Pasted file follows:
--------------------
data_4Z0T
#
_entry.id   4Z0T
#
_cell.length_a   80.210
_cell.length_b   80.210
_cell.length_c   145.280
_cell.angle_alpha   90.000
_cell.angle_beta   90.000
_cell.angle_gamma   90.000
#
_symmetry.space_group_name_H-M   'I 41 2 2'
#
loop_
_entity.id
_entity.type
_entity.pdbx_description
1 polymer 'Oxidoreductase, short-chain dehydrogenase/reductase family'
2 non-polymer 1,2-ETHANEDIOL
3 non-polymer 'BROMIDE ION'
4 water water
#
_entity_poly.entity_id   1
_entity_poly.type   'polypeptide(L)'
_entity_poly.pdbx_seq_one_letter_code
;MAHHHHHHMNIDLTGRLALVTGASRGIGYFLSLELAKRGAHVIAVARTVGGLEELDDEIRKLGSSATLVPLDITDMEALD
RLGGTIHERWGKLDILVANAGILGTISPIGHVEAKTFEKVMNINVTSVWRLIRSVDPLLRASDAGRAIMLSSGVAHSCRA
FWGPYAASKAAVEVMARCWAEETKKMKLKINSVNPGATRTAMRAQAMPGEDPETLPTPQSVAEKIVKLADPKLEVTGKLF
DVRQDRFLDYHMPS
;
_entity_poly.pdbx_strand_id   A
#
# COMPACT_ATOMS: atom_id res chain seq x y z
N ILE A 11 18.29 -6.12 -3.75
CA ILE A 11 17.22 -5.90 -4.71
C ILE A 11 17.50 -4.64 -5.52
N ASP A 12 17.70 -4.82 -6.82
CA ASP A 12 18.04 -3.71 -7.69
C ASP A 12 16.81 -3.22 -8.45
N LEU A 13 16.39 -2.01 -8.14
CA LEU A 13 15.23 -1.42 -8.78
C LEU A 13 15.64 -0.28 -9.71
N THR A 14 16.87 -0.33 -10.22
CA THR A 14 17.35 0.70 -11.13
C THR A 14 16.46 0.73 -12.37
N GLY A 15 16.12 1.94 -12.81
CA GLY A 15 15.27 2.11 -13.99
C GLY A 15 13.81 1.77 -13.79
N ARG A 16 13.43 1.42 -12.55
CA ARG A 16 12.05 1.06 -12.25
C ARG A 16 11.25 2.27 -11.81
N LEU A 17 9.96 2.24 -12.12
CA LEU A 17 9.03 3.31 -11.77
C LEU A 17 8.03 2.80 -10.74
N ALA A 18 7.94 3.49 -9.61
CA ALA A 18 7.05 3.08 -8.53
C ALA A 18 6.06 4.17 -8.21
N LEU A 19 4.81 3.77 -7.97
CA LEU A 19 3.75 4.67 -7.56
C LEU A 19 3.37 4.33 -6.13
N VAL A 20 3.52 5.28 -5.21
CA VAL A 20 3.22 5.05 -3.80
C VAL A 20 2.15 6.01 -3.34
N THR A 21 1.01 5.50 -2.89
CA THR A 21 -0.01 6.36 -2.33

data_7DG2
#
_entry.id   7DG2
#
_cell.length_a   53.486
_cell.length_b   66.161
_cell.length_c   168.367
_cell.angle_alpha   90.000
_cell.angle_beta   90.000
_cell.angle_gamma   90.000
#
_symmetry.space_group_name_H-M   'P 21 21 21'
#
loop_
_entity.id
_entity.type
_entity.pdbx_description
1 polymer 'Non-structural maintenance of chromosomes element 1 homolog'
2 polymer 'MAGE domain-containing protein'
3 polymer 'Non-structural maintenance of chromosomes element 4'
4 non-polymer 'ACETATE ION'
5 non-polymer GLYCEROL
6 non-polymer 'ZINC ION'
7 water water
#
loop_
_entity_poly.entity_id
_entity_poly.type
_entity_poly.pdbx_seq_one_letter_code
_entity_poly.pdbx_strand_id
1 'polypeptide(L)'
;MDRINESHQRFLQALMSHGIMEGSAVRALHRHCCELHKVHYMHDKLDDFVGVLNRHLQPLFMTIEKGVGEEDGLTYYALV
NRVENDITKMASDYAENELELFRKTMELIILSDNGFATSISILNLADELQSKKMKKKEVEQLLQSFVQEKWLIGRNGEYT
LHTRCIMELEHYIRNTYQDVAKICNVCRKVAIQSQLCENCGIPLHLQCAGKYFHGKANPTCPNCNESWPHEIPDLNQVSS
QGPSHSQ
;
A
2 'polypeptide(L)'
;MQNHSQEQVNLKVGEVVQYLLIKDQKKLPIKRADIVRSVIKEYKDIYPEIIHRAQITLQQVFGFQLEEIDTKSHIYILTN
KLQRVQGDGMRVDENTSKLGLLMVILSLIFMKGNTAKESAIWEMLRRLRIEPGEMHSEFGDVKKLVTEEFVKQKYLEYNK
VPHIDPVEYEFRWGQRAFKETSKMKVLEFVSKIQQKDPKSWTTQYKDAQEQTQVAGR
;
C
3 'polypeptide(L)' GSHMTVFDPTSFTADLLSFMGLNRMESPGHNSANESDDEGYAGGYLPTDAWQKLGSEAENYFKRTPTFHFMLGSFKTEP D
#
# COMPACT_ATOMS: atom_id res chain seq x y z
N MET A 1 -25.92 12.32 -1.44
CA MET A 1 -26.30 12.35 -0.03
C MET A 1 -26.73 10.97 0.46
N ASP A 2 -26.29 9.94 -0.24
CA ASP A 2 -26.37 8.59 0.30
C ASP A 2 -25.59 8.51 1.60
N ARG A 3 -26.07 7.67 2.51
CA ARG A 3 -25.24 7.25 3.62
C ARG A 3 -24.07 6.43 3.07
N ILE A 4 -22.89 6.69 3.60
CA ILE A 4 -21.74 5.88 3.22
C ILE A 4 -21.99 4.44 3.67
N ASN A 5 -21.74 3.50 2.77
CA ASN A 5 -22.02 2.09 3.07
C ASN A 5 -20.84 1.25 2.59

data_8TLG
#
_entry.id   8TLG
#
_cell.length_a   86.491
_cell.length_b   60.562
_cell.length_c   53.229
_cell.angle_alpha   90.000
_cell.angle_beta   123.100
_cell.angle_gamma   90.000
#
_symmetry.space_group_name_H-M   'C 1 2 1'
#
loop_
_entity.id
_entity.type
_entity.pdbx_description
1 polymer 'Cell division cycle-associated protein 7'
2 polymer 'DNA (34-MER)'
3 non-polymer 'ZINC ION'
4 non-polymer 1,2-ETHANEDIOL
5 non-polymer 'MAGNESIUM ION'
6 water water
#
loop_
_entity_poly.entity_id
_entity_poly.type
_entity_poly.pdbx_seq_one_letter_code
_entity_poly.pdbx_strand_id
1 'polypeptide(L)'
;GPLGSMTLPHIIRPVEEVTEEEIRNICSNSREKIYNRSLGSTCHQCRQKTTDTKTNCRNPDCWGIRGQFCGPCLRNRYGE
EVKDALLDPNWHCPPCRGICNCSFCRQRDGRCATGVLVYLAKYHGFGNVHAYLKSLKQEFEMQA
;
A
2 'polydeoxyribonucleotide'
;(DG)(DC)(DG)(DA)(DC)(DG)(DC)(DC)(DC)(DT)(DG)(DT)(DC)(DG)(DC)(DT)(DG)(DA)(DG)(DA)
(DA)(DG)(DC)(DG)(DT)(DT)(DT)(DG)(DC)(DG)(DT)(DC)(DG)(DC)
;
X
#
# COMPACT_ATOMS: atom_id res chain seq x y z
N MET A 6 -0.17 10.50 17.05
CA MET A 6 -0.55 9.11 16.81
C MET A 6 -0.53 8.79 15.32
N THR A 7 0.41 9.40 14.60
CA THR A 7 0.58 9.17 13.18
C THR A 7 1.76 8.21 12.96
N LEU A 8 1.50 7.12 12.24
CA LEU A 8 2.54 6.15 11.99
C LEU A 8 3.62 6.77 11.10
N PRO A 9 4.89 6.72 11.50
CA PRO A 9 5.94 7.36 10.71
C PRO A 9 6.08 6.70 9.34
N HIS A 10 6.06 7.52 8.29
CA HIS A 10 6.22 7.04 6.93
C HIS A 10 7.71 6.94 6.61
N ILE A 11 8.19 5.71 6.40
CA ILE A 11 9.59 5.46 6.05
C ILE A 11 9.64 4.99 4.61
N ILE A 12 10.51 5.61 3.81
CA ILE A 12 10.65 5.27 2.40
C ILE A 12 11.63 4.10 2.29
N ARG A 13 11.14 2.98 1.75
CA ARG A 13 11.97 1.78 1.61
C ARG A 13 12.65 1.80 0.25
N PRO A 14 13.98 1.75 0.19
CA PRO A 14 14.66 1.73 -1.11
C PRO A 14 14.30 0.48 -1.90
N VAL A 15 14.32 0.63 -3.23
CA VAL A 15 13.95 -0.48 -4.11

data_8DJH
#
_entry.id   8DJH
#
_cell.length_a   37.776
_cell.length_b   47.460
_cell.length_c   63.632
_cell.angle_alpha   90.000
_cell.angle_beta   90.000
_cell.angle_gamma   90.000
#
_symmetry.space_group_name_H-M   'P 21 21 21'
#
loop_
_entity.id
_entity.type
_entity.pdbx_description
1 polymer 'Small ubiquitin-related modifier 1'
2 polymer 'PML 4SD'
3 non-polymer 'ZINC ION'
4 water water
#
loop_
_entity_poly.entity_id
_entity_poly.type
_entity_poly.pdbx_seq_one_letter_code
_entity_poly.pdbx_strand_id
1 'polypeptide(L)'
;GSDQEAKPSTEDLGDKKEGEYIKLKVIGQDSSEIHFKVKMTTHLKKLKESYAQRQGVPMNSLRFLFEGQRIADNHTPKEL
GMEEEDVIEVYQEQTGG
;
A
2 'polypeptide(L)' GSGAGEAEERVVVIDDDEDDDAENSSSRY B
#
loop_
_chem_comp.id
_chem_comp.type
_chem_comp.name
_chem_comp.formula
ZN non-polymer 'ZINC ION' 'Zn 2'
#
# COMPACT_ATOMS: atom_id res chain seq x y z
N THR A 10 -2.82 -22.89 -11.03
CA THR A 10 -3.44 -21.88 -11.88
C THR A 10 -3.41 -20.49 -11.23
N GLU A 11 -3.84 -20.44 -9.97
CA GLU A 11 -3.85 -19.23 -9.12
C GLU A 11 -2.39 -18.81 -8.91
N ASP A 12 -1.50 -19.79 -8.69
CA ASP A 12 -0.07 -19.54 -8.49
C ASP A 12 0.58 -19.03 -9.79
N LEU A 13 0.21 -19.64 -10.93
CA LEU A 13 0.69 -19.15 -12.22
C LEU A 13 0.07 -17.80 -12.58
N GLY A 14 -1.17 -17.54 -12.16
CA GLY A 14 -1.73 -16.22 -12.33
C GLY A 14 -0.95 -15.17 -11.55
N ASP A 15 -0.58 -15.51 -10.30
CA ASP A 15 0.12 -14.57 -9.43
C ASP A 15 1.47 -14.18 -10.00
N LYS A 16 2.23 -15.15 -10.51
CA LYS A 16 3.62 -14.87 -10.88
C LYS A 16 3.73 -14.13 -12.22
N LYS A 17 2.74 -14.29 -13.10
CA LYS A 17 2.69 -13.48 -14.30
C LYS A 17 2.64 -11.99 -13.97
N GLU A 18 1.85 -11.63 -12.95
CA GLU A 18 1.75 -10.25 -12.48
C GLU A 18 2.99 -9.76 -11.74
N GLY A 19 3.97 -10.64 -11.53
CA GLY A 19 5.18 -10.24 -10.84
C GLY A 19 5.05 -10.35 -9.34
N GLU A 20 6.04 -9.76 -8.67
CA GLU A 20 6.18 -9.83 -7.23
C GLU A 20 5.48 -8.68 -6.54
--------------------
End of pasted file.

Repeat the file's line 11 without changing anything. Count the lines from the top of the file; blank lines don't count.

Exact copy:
#